Q&A: Patient-derived organoid model may help tailor treatment for patients with UC
A study published in the Nature Communications concluded that a patient-derived organoid model will provide insights into pathogenesis of ulcerative colitis, which may help tailor care to the individual patient.
Healio Gastroenterology spoke with Emina Huang, MD, from the departments of colorectal surgery and cancer biology, Cleveland Clinic, Lerner Research Institute and Digestive Disease & Surgery Institute, to discuss the study results and how the research can be translated into patient care.
Healio: Can you briefly discuss the study?
Huang: So one of the gaps in the field is that we don’t have any patient-derived models for inflammatory bowel disease, particularly for UC that include both the epithelium and the surrounding neighborhood or stroma, and so this was an effort to create such a model from individual patients.
Healio: How can we translate this research into patient care?
Huang: We were looking at both the epithelium and the surrounding stroma, andin this study, we were able to challenge the organoid with a drug that we thought could modulate how the cells looked and behaved to be more normal, so we already went ahead and have tested at least one agent that might be used in this context and found it to be effective in this model.
Healio: What is the take-home message of the study?
Huang: The take-home message of the study is that for the first time, we have a patient-derived model of a form of IBD called UC that mimicked the primary tissue and can be perpetuated indefinitely in vitro, so in a test tube, or in a preclinical model and retain the characteristics of the parental tissues. These organoids can then be challenged with different types of chemotherapy or genetic alterations to see what type of therapy might be possible to prevent the disease from occurring or prevent the downstream sequelae of the disease.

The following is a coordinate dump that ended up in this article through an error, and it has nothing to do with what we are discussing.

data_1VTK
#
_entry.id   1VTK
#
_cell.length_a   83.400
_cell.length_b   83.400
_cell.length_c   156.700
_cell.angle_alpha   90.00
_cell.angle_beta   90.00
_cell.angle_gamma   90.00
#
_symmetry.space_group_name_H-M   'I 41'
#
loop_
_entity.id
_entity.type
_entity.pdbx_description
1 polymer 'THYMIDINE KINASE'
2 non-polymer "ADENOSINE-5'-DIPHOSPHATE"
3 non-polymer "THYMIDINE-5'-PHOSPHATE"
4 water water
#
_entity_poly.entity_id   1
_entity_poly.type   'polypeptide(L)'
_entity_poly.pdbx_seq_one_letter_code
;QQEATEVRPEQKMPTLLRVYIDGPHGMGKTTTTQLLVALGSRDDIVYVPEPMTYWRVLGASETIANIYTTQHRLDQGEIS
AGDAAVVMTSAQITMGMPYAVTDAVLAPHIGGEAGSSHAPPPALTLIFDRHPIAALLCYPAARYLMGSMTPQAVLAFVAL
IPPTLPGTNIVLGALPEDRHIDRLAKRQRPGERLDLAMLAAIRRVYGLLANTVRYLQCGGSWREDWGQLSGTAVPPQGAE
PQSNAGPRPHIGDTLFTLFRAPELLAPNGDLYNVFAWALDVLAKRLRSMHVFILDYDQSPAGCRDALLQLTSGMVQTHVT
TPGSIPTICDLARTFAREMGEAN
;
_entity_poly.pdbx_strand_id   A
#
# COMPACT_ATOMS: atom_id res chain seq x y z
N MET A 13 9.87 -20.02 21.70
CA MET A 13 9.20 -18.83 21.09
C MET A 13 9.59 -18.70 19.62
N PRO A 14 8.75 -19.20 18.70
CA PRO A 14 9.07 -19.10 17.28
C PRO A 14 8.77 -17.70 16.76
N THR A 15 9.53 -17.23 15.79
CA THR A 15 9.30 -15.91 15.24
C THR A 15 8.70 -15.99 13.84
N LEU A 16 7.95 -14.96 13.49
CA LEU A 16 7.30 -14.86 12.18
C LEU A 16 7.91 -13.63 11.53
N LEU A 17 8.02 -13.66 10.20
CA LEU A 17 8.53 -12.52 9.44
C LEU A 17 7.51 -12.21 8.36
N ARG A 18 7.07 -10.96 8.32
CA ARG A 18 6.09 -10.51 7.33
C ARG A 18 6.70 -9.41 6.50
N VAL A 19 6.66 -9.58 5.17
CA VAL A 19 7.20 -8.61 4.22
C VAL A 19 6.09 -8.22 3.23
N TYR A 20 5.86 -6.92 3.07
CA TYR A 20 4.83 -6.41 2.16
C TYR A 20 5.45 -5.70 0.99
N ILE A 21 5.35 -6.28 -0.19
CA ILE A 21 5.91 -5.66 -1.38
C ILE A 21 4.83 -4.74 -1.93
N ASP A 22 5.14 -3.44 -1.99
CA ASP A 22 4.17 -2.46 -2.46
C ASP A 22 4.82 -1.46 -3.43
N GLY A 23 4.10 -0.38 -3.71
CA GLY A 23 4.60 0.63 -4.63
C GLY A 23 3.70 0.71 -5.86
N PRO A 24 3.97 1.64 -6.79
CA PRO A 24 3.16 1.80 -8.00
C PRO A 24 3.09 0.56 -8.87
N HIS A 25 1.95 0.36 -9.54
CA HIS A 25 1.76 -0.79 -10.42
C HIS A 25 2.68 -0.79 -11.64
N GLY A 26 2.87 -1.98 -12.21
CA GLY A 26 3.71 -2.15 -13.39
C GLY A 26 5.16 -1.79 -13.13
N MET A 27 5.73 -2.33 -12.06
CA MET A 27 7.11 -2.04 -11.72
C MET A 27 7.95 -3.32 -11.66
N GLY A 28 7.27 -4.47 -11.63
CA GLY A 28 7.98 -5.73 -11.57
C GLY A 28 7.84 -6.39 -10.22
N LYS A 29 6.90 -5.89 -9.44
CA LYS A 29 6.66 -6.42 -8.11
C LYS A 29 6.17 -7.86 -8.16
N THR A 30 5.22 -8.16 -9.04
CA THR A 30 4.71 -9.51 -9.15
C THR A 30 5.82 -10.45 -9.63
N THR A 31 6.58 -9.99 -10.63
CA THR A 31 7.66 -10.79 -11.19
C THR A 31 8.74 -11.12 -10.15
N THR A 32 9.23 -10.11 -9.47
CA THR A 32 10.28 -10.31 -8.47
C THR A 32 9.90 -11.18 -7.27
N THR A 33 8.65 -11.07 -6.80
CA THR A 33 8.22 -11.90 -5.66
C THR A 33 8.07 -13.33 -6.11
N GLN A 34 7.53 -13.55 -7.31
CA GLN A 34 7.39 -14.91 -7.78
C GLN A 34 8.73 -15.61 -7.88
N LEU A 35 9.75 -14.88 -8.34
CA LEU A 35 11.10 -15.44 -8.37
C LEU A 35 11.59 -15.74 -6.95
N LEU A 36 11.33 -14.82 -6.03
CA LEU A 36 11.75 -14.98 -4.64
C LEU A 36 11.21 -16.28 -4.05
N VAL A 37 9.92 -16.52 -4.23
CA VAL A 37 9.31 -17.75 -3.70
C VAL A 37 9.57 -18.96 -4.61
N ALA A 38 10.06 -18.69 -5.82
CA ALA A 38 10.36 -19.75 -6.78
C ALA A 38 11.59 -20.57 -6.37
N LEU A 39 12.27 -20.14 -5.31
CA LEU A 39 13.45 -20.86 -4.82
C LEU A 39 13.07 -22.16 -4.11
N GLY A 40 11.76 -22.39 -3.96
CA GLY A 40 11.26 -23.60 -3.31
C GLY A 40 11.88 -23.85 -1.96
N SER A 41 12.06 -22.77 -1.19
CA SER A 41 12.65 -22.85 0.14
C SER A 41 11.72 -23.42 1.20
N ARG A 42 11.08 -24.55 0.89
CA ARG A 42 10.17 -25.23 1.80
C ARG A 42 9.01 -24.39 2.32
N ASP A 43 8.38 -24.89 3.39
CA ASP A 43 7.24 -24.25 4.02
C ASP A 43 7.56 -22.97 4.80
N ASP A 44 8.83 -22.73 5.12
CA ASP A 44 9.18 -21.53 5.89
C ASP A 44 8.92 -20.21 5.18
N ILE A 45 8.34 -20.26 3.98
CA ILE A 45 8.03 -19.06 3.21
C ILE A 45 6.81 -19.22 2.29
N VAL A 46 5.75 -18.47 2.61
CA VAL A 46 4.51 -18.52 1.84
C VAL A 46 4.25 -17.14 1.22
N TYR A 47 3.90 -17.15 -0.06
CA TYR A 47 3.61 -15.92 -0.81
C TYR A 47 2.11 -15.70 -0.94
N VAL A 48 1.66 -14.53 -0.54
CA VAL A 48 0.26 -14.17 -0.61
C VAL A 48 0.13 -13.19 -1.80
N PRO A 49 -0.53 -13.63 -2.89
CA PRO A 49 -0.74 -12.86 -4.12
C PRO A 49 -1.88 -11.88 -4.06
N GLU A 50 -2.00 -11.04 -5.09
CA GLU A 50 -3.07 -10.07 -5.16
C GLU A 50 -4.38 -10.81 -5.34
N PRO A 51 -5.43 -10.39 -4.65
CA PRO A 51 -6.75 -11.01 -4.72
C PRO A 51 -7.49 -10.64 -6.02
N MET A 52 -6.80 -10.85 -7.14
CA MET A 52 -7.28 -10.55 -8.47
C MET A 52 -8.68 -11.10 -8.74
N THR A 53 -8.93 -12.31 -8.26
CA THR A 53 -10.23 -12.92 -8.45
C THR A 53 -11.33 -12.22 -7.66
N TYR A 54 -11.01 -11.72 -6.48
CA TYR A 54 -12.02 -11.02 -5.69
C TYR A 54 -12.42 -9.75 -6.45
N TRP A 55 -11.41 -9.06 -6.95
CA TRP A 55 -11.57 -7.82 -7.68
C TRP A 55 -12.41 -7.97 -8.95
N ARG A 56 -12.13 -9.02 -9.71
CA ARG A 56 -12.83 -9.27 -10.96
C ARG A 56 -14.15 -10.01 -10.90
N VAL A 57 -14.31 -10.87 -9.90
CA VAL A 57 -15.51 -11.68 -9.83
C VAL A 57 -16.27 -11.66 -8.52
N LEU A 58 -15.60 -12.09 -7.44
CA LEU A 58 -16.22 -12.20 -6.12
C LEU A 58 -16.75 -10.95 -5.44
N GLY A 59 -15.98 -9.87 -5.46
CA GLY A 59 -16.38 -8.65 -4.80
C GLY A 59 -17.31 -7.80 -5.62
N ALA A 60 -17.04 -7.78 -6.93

Healio: What is the next step in your research?
Huang: So depending on which direction we want to study, we can use this model to study the disease, whether it’s looking at abnormal regeneration, gut development or maybe understanding the disease more thoroughly so pathogenesis, or two long-term sequelae of this disease are fibrosis or scarring or even the development of cancer. So depending on what direction we want to take this, we can use these models as individual avatars for patients and look at the manipulation of genes by using genetic manipulation or drugs to try to modify the phenotype of these organoids to be more normal. That this is the first time that we’ve been able to create from human tissues a model containing both the epithelium and the stroma, so we can view the neighborhood as well as the major players, and use the organoids to predict, for example, response to drugs.